Shares of gene-editing pioneer Editas Medicine (EDIT 2.28%) rose over 14% today after Celgene (CELG) announced it will acquire the remaining 90% of Juno Therapeutics (JUNO) it didn't already own. The $9 billion blockbuster deal is just the latest in the biopharma sector for companies developing novel chimeric antigen receptor T-cell (CAR-T) and T-cell receptor (TCR) therapies as potential cancer treatments.
What's the big deal for Editas Medicine? While many stocks are moving on today's news simply because they're developing unrelated CAR-T therapies, the gene-editing pioneer is actually partnered with Juno Therapeutics. The goal of the partnership is to combine the best of both technology platforms. That is, to deploy CRISPR gene-editing technology to more efficiently engineer CAR-T and TCR therapeutics, potentially resulting in safer and more effective treatments with fewer side effects.
As of 3:30 p.m. EST Monday, the stock had settled to a 12.1% gain.
Editas Medicine and Juno Therapeutics tied the knot in the summer of 2015, initially agreeing to work on three undisclosed clinical programs. The gene-editing pioneer received a cool $25 million up front, the opportunity to be reimbursed up to $22 million for initial research in the first five years, and the potential to earn up to $230 million in milestone payments for each drug candidate. The total potential value of the deal was $737 million.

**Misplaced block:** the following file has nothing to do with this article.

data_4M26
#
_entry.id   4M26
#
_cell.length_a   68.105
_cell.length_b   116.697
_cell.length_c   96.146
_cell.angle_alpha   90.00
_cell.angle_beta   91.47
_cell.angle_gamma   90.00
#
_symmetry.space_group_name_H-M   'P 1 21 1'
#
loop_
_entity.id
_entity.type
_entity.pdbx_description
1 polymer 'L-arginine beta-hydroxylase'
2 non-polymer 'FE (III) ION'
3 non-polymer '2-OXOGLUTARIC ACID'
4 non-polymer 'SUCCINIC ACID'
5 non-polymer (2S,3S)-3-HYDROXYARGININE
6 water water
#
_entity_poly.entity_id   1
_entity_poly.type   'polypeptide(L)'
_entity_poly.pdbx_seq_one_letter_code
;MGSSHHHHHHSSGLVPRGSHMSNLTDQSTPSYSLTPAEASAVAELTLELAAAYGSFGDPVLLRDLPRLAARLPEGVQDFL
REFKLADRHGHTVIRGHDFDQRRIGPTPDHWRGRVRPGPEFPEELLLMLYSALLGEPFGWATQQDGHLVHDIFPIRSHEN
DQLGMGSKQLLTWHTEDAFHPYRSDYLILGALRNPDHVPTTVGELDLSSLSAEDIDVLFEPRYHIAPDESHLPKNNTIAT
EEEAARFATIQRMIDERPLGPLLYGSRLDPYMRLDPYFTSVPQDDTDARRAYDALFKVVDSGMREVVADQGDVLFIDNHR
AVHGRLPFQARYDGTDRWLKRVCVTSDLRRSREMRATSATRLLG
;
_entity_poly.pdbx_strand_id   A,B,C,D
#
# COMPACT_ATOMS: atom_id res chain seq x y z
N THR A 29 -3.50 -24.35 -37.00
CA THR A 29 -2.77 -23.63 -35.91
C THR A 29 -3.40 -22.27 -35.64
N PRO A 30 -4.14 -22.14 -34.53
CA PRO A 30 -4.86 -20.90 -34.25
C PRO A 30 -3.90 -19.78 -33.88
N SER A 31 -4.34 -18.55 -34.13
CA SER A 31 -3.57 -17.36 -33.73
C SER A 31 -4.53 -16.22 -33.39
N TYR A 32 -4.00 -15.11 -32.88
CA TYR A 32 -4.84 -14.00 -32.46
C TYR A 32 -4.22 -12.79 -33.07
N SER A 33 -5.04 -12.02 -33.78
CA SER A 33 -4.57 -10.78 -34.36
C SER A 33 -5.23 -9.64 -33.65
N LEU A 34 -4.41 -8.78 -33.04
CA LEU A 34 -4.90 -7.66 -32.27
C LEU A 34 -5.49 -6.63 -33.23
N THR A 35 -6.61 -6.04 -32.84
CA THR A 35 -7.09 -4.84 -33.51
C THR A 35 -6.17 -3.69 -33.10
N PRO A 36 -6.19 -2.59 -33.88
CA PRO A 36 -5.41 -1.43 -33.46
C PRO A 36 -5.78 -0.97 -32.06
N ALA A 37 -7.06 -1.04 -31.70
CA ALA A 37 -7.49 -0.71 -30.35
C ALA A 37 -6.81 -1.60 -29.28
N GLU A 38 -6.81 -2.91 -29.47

While Celgene gobbling up Juno Therapeutics won't change any details of the development deal with Editas Medicine, it does signal a high level of seriousness regarding the CAR-T and TCR platforms. Considering that the gene-editing pioneer's CRISPR technology could enable more efficient immunotherapies, Wall Street is correctly identifying that the two companies' wagons are hitched -- to a certain extent, anyway. And having a much deeper-pocketed partner on board certainly has the potential to de-risk the financial aspects of development.
Just about every biopharma stock even remotely associated with CAR-T therapeutics received a little boost today after the $9 billion deal for Juno Therapeutics was announced. While it may be difficult to justify the staying power of those gains for most companies, Editas Medicine has a stronger argument to make.
That said, the development deal with Juno Therapeutics will take several years to show demonstrable results in the clinic (the initial R&D period doesn't end until 2020), and Celgene's first priority will be readying its newly acquired immunotherapy pipeline for market approval. That doesn't (yet) involve the gene-editing pioneer, but the long-term potential is brighter after today.